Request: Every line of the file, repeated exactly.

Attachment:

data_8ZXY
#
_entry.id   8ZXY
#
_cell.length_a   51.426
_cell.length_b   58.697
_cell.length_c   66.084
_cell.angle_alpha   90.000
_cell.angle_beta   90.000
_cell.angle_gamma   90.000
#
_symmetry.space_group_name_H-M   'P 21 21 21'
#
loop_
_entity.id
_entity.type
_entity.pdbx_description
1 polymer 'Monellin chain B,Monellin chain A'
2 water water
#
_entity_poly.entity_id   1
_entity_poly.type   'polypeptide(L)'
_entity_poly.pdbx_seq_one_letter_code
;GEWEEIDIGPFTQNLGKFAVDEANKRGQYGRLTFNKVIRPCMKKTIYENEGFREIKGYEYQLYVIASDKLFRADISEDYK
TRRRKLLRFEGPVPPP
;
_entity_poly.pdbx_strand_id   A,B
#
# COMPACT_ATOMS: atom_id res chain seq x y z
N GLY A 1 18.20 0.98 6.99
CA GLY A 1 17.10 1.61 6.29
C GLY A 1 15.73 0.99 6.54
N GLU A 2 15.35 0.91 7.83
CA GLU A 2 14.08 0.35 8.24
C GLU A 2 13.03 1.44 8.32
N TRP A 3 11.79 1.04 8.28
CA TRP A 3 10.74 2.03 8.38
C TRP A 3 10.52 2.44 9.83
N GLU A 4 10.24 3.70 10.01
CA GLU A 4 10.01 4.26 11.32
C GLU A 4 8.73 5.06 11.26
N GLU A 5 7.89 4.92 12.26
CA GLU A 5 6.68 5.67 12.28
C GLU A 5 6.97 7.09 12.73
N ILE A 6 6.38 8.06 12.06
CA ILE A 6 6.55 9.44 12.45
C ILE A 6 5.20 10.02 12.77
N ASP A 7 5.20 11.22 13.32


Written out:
data_8ZXY
#
_entry.id   8ZXY
#
_cell.length_a   51.426
_cell.length_b   58.697
_cell.length_c   66.084
_cell.angle_alpha   90.000
_cell.angle_beta   90.000
_cell.angle_gamma   90.000
#
_symmetry.space_group_name_H-M   'P 21 21 21'
#
loop_
_entity.id
_entity.type
_entity.pdbx_description
1 polymer 'Monellin chain B,Monellin chain A'
2 water water
#
_entity_poly.entity_id   1
_entity_poly.type   'polypeptide(L)'
_entity_poly.pdbx_seq_one_letter_code
;GEWEEIDIGPFTQNLGKFAVDEANKRGQYGRLTFNKVIRPCMKKTIYENEGFREIKGYEYQLYVIASDKLFRADISEDYK
TRRRKLLRFEGPVPPP
;
_entity_poly.pdbx_strand_id   A,B
#
# COMPACT_ATOMS: atom_id res chain seq x y z
N GLY A 1 18.20 0.98 6.99
CA GLY A 1 17.10 1.61 6.29
C GLY A 1 15.73 0.99 6.54
N GLU A 2 15.35 0.91 7.83
CA GLU A 2 14.08 0.35 8.24
C GLU A 2 13.03 1.44 8.32
N TRP A 3 11.79 1.04 8.28
CA TRP A 3 10.74 2.03 8.38
C TRP A 3 10.52 2.44 9.83
N GLU A 4 10.24 3.70 10.01
CA GLU A 4 10.01 4.26 11.32
C GLU A 4 8.73 5.06 11.26
N GLU A 5 7.89 4.92 12.26
CA GLU A 5 6.68 5.67 12.28
C GLU A 5 6.97 7.09 12.73
N ILE A 6 6.38 8.06 12.06
CA ILE A 6 6.55 9.44 12.45
C ILE A 6 5.20 10.02 12.77
N ASP A 7 5.20 11.22 13.32